Taking Stock of Index Investing

Global Funds

One of the easiest yet soundest strategies in stock investing is value cost averaging.  It’s a passive investment strategy where you regularly buy several stocks regardless of their intra-day trading price, under the assumption that over the long term the peaks and dips average out to a profit.

Of course, the question as always is which stocks to invest in.  It’s suicidal to assume that just any kind of stock will be profitable even in the long run.  In my case, I follow an investment plan based on stock recommendations from a reputable analyst who says what to buy and below what price to buy and at what price to sell off.

In the absence of such reliable input, the alternative is to keep to a few stocks which are generally safe investments, such as those composing the stock market index.  This strategy is called index investing.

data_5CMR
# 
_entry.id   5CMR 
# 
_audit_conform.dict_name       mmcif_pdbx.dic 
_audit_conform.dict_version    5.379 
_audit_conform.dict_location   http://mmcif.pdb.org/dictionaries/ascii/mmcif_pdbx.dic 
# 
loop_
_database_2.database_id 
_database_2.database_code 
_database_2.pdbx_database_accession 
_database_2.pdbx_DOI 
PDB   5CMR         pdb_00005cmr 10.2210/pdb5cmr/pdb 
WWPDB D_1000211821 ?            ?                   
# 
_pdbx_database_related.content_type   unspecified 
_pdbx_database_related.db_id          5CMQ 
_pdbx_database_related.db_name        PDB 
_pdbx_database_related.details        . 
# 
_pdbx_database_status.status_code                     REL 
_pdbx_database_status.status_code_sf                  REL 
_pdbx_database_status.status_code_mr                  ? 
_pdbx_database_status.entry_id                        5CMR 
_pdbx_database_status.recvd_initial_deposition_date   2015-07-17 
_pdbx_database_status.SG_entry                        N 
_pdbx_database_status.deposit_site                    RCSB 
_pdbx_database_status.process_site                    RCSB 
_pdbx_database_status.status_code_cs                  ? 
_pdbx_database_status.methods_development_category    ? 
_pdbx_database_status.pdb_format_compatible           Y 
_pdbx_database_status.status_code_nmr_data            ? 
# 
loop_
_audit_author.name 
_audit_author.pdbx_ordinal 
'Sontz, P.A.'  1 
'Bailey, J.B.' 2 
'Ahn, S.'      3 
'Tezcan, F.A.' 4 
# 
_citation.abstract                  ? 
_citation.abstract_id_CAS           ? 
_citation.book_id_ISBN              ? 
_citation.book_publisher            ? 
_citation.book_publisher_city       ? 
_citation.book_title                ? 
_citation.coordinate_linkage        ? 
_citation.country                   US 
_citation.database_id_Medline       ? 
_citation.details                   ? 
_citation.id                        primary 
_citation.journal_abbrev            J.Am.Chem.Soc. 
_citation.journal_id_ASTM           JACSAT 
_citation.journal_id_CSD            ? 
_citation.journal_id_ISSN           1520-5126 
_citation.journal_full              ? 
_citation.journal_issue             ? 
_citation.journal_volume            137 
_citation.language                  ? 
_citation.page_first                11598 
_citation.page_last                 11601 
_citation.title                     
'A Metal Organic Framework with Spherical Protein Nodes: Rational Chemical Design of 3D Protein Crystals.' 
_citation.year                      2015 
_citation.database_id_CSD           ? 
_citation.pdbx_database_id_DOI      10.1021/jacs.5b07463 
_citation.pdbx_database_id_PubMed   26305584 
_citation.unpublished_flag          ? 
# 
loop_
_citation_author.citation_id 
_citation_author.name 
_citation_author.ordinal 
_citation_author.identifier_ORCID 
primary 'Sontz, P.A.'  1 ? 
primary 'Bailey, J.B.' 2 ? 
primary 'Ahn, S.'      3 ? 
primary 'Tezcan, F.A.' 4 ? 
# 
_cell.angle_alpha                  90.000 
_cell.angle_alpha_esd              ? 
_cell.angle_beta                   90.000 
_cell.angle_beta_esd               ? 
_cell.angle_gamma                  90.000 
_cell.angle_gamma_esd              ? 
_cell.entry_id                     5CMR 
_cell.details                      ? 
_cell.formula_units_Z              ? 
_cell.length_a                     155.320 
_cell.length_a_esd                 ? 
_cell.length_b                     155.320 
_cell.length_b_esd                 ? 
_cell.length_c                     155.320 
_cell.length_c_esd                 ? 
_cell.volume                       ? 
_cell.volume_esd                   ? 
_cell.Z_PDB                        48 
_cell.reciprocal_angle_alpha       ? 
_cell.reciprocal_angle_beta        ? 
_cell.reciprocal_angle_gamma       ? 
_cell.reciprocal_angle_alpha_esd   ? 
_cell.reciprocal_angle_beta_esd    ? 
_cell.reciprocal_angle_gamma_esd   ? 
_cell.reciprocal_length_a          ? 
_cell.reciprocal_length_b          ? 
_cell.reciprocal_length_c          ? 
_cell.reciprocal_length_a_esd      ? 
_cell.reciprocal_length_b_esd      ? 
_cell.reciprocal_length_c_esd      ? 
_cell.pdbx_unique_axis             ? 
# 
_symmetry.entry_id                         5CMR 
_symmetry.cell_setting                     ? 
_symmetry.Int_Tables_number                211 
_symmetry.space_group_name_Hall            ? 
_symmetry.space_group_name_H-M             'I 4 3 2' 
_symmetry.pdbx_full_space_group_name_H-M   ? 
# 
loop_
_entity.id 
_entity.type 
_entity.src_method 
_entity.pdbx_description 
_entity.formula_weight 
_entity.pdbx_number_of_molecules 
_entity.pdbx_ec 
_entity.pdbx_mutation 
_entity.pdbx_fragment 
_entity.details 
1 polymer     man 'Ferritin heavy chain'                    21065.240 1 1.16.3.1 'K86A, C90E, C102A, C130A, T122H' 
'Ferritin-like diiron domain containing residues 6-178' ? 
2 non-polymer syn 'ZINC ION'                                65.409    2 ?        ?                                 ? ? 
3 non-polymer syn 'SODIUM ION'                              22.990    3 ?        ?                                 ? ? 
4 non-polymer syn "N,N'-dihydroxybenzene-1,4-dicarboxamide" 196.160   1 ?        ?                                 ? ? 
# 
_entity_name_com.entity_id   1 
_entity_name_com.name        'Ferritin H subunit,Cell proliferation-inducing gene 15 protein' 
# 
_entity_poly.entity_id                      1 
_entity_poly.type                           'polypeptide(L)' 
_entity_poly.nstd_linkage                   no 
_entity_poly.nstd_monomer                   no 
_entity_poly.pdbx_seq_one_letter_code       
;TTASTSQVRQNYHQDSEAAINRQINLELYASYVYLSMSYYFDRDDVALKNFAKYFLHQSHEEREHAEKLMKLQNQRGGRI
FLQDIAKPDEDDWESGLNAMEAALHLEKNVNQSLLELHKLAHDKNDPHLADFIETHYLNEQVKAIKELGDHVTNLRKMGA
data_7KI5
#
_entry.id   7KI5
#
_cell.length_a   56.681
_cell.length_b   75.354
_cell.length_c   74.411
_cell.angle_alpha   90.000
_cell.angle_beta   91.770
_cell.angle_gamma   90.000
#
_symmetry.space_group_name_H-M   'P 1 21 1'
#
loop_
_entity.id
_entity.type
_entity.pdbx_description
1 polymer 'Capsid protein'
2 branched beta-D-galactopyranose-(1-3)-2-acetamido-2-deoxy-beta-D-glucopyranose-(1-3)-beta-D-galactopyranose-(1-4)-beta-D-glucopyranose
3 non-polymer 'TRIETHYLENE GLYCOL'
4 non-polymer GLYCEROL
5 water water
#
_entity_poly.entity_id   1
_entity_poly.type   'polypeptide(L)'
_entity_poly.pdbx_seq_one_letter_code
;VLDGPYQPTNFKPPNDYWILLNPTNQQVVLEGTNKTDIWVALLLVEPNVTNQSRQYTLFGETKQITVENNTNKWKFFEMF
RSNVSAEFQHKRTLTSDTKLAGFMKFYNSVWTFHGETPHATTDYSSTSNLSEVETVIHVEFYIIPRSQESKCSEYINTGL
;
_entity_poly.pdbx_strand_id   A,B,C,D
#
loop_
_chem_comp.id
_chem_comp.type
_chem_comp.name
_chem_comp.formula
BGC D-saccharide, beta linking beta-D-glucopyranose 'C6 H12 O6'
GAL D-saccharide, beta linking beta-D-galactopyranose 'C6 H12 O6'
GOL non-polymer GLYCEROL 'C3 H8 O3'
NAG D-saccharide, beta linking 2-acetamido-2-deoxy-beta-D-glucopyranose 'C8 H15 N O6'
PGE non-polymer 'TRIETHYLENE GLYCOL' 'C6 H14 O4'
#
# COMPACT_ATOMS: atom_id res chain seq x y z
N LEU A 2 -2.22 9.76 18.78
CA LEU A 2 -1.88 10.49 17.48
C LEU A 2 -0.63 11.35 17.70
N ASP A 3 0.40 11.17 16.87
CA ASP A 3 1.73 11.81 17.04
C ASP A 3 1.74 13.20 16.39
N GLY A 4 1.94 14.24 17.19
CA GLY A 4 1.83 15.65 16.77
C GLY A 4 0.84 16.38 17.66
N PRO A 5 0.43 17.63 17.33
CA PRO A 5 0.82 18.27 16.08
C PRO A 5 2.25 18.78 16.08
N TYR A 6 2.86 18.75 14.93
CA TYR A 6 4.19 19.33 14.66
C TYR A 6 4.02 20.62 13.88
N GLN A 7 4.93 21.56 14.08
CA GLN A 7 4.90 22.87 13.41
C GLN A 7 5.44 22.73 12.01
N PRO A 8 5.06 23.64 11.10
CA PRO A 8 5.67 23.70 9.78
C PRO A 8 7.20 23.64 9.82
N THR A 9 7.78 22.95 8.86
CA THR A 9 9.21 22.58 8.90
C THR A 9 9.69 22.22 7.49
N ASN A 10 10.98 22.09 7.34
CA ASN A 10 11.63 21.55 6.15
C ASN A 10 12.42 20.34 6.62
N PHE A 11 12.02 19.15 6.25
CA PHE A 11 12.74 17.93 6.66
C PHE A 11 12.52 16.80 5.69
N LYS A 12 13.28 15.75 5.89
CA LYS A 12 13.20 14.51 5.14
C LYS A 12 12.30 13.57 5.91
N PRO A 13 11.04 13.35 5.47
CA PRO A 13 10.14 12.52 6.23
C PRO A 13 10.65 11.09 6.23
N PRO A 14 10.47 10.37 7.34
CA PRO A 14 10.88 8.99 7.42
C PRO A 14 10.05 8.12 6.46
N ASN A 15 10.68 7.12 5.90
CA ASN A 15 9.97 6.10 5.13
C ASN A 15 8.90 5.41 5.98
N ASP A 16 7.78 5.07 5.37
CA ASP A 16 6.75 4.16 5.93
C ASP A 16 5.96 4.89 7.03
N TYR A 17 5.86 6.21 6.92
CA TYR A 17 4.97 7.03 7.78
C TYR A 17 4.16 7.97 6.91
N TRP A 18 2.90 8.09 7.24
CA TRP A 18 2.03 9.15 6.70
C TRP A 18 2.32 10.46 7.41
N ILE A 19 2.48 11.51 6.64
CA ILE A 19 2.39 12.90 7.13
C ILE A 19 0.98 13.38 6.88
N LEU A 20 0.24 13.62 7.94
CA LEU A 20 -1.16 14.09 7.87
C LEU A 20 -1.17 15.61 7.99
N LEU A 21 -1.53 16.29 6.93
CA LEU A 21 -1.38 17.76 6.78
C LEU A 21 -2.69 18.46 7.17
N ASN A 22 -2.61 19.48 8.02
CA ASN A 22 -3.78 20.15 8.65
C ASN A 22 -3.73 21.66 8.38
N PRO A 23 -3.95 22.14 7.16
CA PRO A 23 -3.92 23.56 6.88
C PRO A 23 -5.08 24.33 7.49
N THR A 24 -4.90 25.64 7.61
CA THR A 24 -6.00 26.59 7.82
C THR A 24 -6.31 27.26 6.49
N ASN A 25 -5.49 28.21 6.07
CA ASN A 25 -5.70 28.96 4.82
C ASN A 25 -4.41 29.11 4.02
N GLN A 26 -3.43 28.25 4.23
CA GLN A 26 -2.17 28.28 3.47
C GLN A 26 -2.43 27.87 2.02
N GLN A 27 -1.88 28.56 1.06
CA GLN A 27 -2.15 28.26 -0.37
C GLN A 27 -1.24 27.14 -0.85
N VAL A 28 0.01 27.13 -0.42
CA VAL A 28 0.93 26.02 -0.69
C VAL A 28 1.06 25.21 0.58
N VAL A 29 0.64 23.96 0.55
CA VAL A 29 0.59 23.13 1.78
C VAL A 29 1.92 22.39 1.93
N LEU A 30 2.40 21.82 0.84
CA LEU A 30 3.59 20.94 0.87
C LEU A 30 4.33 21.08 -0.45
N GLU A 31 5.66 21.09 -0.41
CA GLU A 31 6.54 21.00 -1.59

Take for instance the Philippine stock market index consisting of the 30 stocks shown below, with the first-of-the-month prices listed over the course of the past year (note: the actual index composition has changed a few times the past year; what’s shown here is the latest composition).


Say you bought each stock at the start of the month over the past year, you’d end up with the gains/losses below.


Worst case scenario, you’d have ended up -6.40% poorer if you put all your money into PX.  But for everything else (except EDC), you’d have profited anywhere between 4.19% to 66.60%.  And if you invested into all the stocks, you’d have made a 26.55% average profit.

Granted, this has the benefit of hindsight, but in general long-term cost-average investing in a good market should help manage the risks of stock investing better than day-to-day trading.  After all, passive income shouldn’t have to require staring at stock quotes from the opening bell till the market close.

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